Brussels: Anti-Russia Sanctions Raise Questions About Sustainability of EU's Financial Model

© AFP 2022 / INA FASSBENDERA view taken on January 12, 2022 shows the gas-fired power plant and power pylons in Lingen, western Germany.
A view taken on January 12, 2022 shows the gas-fired power plant and power pylons in Lingen, western Germany.  - Sputnik International, 1920, 10.06.2022
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The EU has already introduced six packages of anti-Russia sanctions over Moscow's special military operation in Ukraine.
EU citizens are already feeling the effects of sanctions against Russia, which raises questions about how sustainable the bloc's financial model is, the European Parliament's president, Roberta Metsola said.
"Our citizens have already started to feel the effects [of sanctions]. You have discussions in parliaments but also at a European level how to counter that. Is our financing model something we can sustain? Can we put more money not only in defence but also in cushioning electricity bills that cannot be paid?" the Maltese politician said during her speech at the Copenhagen Democracy Summit.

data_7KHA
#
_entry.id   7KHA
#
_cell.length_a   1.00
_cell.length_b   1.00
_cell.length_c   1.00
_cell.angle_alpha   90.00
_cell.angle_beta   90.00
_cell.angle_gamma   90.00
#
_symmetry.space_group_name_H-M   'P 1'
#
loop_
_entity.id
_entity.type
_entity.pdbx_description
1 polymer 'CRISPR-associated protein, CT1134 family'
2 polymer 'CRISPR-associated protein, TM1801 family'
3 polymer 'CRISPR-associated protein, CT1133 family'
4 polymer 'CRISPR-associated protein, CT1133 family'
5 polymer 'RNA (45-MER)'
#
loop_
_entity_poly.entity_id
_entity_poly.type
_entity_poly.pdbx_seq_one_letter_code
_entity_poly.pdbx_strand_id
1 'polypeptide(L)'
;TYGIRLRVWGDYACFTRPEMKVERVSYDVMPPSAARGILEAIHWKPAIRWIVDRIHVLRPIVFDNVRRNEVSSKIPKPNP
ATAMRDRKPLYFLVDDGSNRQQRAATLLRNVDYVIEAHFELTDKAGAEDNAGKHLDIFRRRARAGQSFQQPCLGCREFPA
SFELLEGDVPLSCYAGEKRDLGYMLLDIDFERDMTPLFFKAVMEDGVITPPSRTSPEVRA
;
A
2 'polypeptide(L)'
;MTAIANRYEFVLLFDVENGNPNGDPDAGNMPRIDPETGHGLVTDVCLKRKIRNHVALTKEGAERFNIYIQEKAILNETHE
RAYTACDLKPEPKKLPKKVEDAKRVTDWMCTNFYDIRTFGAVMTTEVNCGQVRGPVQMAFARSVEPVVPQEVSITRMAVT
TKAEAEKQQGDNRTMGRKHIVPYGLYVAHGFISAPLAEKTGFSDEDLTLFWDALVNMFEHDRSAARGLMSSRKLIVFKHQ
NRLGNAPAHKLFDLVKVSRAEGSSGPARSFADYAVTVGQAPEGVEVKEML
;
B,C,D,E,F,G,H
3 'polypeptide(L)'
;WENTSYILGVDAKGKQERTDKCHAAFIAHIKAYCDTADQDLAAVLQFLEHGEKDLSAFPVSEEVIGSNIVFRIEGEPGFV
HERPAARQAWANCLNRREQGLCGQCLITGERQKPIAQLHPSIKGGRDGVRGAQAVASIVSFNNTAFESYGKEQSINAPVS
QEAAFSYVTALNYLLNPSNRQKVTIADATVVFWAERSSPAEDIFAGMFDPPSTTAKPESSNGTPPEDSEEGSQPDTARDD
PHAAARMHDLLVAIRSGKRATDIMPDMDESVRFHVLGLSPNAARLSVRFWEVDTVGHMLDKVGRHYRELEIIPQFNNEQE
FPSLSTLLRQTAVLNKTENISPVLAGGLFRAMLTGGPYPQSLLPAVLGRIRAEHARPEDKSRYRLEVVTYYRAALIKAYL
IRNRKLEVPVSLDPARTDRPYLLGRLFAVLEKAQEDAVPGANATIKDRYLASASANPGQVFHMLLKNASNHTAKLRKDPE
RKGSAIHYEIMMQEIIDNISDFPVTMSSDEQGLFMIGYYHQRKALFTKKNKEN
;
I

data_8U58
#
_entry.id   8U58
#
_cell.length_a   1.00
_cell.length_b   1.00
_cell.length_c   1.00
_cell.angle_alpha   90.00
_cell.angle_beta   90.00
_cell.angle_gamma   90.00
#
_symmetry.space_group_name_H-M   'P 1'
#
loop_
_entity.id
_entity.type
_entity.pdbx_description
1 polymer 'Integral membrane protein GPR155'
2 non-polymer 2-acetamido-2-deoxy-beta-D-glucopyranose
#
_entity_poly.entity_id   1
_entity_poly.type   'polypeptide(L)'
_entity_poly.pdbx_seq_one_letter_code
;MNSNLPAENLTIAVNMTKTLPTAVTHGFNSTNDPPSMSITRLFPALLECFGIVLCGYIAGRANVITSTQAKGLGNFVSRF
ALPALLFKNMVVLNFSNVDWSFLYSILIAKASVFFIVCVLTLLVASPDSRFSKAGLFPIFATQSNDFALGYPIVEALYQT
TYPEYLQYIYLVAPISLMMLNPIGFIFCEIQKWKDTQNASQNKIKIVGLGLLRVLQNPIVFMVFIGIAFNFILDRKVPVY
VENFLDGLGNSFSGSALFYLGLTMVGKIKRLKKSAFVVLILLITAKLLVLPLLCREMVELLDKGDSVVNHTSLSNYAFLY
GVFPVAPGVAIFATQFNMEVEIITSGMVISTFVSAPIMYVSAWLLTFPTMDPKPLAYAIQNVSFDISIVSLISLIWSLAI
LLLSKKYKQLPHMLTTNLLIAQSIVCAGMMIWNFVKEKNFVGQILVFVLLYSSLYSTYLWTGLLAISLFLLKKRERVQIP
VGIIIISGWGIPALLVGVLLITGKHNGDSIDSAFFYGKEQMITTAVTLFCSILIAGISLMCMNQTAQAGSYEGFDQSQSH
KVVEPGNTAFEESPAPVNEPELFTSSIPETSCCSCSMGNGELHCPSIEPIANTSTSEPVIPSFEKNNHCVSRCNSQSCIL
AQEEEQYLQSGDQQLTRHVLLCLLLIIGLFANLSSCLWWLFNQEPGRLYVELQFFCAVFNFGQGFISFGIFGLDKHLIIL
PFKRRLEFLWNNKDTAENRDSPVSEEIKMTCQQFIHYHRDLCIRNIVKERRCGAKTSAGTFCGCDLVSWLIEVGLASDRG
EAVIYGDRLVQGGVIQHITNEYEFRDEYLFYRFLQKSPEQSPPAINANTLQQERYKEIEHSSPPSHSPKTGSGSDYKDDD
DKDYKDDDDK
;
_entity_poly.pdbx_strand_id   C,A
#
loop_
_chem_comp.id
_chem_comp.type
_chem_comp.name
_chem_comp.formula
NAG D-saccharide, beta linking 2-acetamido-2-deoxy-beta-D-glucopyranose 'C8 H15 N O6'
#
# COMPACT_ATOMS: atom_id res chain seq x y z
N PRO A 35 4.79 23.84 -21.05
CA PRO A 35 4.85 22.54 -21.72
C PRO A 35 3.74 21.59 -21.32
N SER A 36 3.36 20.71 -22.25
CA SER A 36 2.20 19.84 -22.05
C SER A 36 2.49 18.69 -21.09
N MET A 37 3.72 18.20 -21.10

Earlier this month, the EU introduced the sixth package of sanctions against Russia, including a gradual phasing-out of Russian oil. The new sanctions ban "the purchase, import or transfer of crude oil and certain petroleum products from Russia into the EU," with the phasing-out of Russian oil scheduled to take place within "six months for crude oil and eight months for other refined petroleum products." The bloc also agreed to switch three more Russian banks from the international SWIFT banking system: Sberbank, Credit Bank of Moscow, and Russian Agricultural Bank.
Hungary's Prime Minister Viktor Orban arrives for a meeting as part of a European Union (EU) summit at EU Headquarters in Brussels on March 25, 2022. - Sputnik International, 1920, 04.06.2022
EU’s Anti-Russian Efforts Undermined by Hungary’s ‘Risky’ Sanctions Path, Czech Minister Says
The EU joined the US and some other nations by introducing unprecedented economic sanctions against Russia over Moscow's special military operation in Ukraine which started in late February after requests for help from Ukraine's breakaway republics of Donetsk and Lugansk amid continuing aggression from the Kiev regime. Some of the EU's top officials admitted that anti-Russia sanctions would definitely damage European citizens, but all the same, stressed the need for such tough measures to respond to what they see as "Russian aggression in Ukraine".
Russia's President Vladimir Putin repeatedly said that by imposing economic sanctions against his country the West was "shooting itself in the foot". He described sanctions against the Russian energy sector as "suicidal", warning that this would result in nations facing the highest energy costs ever.
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